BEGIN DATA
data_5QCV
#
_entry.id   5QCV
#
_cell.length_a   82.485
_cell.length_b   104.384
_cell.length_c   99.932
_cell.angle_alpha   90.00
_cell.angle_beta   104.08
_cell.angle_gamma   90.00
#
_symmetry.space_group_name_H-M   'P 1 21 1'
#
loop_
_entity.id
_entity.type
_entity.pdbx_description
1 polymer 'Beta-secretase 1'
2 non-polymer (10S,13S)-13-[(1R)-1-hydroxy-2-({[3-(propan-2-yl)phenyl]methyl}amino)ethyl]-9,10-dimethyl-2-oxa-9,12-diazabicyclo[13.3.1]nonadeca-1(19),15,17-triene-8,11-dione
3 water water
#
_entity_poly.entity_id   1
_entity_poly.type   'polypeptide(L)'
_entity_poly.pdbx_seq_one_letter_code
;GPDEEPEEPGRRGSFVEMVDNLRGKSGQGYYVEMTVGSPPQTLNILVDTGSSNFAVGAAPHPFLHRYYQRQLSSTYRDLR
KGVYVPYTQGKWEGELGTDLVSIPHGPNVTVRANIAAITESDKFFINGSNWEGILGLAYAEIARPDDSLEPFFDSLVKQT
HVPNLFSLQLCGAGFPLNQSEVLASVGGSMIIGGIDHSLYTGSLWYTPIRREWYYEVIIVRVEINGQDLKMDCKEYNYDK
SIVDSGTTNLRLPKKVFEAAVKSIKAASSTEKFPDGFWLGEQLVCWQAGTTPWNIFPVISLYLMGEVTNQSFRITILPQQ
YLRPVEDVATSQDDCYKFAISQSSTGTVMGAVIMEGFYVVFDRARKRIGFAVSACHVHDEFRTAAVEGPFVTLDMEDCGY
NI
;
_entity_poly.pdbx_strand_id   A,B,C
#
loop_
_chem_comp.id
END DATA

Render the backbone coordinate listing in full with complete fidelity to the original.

data_5QCV
#
_entry.id   5QCV
#
_cell.length_a   82.485
_cell.length_b   104.384
_cell.length_c   99.932
_cell.angle_alpha   90.00
_cell.angle_beta   104.08
_cell.angle_gamma   90.00
#
_symmetry.space_group_name_H-M   'P 1 21 1'
#
loop_
_entity.id
_entity.type
_entity.pdbx_description
1 polymer 'Beta-secretase 1'
2 non-polymer (10S,13S)-13-[(1R)-1-hydroxy-2-({[3-(propan-2-yl)phenyl]methyl}amino)ethyl]-9,10-dimethyl-2-oxa-9,12-diazabicyclo[13.3.1]nonadeca-1(19),15,17-triene-8,11-dione
3 water water
#
_entity_poly.entity_id   1
_entity_poly.type   'polypeptide(L)'
_entity_poly.pdbx_seq_one_letter_code
;GPDEEPEEPGRRGSFVEMVDNLRGKSGQGYYVEMTVGSPPQTLNILVDTGSSNFAVGAAPHPFLHRYYQRQLSSTYRDLR
KGVYVPYTQGKWEGELGTDLVSIPHGPNVTVRANIAAITESDKFFINGSNWEGILGLAYAEIARPDDSLEPFFDSLVKQT
HVPNLFSLQLCGAGFPLNQSEVLASVGGSMIIGGIDHSLYTGSLWYTPIRREWYYEVIIVRVEINGQDLKMDCKEYNYDK
SIVDSGTTNLRLPKKVFEAAVKSIKAASSTEKFPDGFWLGEQLVCWQAGTTPWNIFPVISLYLMGEVTNQSFRITILPQQ
YLRPVEDVATSQDDCYKFAISQSSTGTVMGAVIMEGFYVVFDRARKRIGFAVSACHVHDEFRTAAVEGPFVTLDMEDCGY
NI
;
_entity_poly.pdbx_strand_id   A,B,C
#
loop_
_chem_comp.id